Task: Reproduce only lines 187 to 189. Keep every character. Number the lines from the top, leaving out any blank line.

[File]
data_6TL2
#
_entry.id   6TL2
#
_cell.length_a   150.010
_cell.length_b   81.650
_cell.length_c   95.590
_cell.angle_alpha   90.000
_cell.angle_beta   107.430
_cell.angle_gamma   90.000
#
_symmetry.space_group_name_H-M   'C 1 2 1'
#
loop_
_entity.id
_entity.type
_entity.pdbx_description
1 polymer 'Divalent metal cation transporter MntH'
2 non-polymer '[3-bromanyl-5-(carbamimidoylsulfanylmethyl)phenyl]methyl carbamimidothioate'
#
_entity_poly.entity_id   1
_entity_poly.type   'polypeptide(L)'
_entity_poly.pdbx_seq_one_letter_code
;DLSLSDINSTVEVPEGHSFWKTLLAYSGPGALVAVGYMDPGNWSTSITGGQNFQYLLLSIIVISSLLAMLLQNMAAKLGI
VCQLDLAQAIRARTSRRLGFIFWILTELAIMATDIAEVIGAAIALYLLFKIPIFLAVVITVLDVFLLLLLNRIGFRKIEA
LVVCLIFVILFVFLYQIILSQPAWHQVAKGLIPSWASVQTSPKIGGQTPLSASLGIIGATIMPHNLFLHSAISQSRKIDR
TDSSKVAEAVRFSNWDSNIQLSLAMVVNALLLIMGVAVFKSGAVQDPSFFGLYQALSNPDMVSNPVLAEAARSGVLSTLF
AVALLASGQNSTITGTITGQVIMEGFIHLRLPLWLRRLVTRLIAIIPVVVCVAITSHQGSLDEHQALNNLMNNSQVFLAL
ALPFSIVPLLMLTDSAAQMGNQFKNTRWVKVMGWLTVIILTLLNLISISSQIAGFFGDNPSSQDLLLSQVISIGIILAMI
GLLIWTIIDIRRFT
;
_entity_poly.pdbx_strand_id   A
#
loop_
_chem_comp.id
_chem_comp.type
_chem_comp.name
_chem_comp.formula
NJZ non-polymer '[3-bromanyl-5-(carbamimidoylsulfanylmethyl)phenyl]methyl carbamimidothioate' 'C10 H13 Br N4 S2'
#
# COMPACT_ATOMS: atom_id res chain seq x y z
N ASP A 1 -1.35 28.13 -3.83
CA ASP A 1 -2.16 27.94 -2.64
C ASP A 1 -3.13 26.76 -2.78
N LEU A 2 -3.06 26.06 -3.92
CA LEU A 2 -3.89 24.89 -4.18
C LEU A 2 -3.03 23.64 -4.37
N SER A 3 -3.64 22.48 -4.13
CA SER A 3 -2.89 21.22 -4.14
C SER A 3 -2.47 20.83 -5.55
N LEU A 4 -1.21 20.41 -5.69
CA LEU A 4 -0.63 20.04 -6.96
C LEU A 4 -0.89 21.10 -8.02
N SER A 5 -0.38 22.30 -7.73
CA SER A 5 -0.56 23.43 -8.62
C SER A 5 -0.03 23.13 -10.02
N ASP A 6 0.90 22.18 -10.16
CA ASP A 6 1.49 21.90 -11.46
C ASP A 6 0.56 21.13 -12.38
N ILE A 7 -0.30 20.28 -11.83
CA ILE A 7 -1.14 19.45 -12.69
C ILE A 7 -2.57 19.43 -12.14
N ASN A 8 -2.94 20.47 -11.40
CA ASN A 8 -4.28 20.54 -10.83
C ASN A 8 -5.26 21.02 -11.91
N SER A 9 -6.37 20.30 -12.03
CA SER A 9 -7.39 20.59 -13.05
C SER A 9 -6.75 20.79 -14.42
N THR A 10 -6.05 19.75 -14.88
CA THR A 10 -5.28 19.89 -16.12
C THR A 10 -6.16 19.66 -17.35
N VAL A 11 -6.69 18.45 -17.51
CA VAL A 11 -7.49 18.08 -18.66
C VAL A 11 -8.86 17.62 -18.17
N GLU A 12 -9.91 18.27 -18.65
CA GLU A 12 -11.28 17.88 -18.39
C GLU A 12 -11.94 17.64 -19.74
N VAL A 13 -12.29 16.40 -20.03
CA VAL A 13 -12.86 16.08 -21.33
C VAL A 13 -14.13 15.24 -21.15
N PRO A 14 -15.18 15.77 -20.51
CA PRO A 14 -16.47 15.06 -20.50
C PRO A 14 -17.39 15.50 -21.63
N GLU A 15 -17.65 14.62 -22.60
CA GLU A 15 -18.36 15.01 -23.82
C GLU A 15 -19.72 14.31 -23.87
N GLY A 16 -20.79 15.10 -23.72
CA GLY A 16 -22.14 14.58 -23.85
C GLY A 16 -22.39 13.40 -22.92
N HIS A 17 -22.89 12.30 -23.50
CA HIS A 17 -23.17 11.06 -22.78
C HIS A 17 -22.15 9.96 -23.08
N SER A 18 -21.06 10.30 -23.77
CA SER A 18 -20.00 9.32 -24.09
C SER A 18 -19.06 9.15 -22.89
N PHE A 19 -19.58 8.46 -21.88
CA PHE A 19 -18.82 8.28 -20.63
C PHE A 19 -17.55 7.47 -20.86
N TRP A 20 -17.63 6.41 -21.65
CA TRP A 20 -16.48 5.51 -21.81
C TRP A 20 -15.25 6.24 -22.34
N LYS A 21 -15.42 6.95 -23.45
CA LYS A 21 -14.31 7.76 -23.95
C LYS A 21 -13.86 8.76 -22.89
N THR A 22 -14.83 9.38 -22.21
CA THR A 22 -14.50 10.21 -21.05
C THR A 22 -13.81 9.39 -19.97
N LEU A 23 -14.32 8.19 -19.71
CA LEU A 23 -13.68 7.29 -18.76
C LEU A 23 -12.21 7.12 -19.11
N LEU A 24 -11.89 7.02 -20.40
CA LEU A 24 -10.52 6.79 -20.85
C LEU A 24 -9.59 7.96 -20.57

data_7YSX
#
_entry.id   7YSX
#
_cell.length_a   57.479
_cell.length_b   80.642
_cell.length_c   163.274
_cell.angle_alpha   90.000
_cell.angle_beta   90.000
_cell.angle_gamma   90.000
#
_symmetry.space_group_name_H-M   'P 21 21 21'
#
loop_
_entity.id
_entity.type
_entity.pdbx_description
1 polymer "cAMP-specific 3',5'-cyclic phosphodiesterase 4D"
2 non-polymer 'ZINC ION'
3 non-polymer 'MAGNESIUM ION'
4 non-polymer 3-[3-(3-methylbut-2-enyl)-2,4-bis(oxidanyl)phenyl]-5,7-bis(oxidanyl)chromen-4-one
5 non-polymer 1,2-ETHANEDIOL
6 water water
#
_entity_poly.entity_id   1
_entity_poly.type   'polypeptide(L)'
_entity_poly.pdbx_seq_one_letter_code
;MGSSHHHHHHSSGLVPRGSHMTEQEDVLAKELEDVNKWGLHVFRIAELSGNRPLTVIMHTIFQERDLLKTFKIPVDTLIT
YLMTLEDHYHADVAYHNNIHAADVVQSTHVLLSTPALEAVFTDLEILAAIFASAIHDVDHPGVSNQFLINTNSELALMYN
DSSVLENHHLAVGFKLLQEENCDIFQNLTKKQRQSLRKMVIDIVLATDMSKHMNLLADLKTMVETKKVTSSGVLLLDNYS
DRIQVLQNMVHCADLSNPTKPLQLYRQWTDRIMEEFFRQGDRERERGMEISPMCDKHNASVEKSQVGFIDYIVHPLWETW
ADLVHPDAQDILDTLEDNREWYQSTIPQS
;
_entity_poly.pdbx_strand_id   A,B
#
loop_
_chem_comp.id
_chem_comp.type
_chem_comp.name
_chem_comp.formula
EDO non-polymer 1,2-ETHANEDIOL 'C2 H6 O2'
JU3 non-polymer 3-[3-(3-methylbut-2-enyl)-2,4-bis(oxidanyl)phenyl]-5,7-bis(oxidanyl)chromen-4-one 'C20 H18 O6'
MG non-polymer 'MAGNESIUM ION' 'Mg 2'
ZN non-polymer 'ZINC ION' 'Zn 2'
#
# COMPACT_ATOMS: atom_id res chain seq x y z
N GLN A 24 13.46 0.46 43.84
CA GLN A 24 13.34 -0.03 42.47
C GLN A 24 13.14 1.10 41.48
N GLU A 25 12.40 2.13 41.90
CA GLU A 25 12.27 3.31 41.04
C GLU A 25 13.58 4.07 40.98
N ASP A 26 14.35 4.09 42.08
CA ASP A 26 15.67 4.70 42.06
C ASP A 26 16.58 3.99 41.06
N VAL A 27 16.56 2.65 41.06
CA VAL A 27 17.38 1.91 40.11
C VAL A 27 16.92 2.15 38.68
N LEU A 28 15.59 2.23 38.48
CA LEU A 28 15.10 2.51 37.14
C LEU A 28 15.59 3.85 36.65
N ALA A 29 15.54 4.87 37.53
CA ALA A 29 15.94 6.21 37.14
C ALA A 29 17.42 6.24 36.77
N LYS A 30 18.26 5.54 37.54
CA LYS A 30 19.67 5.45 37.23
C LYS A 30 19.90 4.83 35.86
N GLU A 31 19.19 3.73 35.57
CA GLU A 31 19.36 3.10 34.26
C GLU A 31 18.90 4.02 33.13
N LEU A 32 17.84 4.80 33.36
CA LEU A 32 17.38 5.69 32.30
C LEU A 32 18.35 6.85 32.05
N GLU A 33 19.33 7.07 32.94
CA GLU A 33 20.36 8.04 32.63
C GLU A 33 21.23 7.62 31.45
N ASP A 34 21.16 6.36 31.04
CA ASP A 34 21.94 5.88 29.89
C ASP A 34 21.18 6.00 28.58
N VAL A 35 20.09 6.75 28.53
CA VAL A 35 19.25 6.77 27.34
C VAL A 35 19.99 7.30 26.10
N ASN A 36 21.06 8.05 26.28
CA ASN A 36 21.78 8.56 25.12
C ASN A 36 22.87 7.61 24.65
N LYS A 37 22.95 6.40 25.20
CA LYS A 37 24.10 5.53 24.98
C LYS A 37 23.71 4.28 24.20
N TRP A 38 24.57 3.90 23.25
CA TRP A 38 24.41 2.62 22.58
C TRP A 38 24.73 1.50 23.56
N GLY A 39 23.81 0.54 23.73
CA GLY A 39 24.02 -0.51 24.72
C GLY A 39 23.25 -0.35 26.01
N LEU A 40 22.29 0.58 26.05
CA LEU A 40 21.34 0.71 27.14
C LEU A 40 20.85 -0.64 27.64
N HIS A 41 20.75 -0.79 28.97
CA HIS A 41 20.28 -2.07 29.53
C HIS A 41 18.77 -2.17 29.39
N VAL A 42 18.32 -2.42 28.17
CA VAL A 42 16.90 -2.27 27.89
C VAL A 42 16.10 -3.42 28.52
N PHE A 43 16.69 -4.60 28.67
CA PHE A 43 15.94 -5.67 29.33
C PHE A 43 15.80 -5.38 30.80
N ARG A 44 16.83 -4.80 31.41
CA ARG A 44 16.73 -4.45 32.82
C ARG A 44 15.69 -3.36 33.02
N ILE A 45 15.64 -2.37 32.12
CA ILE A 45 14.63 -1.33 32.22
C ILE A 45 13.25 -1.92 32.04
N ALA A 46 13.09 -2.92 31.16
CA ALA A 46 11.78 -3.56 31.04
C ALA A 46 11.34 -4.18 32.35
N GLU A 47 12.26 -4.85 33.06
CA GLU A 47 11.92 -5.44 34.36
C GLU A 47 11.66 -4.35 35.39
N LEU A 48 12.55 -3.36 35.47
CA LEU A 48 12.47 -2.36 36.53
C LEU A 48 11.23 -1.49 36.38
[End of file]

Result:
N GLU A 33 19.33 7.07 32.94
CA GLU A 33 20.36 8.04 32.63
C GLU A 33 21.23 7.62 31.45